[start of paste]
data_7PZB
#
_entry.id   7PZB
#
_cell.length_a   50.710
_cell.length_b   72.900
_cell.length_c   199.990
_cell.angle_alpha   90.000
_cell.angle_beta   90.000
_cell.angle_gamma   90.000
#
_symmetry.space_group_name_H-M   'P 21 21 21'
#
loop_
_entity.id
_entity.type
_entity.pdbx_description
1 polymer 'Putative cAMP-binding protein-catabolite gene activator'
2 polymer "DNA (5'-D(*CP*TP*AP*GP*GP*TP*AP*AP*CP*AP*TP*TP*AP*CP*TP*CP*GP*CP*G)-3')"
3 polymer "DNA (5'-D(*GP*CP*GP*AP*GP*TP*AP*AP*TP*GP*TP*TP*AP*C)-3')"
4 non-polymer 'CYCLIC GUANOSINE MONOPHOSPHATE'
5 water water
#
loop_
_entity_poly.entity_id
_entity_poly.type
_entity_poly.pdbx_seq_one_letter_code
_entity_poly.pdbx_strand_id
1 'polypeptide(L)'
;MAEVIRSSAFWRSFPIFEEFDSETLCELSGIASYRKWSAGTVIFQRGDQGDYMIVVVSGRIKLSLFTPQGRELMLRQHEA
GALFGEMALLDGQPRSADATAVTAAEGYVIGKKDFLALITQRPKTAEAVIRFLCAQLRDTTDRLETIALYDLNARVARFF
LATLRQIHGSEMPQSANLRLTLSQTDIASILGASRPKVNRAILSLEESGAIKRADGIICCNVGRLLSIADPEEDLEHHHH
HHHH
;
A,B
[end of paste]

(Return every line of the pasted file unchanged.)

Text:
data_7PZB
#
_entry.id   7PZB
#
_cell.length_a   50.710
_cell.length_b   72.900
_cell.length_c   199.990
_cell.angle_alpha   90.000
_cell.angle_beta   90.000
_cell.angle_gamma   90.000
#
_symmetry.space_group_name_H-M   'P 21 21 21'
#
loop_
_entity.id
_entity.type
_entity.pdbx_description
1 polymer 'Putative cAMP-binding protein-catabolite gene activator'
2 polymer "DNA (5'-D(*CP*TP*AP*GP*GP*TP*AP*AP*CP*AP*TP*TP*AP*CP*TP*CP*GP*CP*G)-3')"
3 polymer "DNA (5'-D(*GP*CP*GP*AP*GP*TP*AP*AP*TP*GP*TP*TP*AP*C)-3')"
4 non-polymer 'CYCLIC GUANOSINE MONOPHOSPHATE'
5 water water
#
loop_
_entity_poly.entity_id
_entity_poly.type
_entity_poly.pdbx_seq_one_letter_code
_entity_poly.pdbx_strand_id
1 'polypeptide(L)'
;MAEVIRSSAFWRSFPIFEEFDSETLCELSGIASYRKWSAGTVIFQRGDQGDYMIVVVSGRIKLSLFTPQGRELMLRQHEA
GALFGEMALLDGQPRSADATAVTAAEGYVIGKKDFLALITQRPKTAEAVIRFLCAQLRDTTDRLETIALYDLNARVARFF
LATLRQIHGSEMPQSANLRLTLSQTDIASILGASRPKVNRAILSLEESGAIKRADGIICCNVGRLLSIADPEEDLEHHHH
HHHH
;
A,B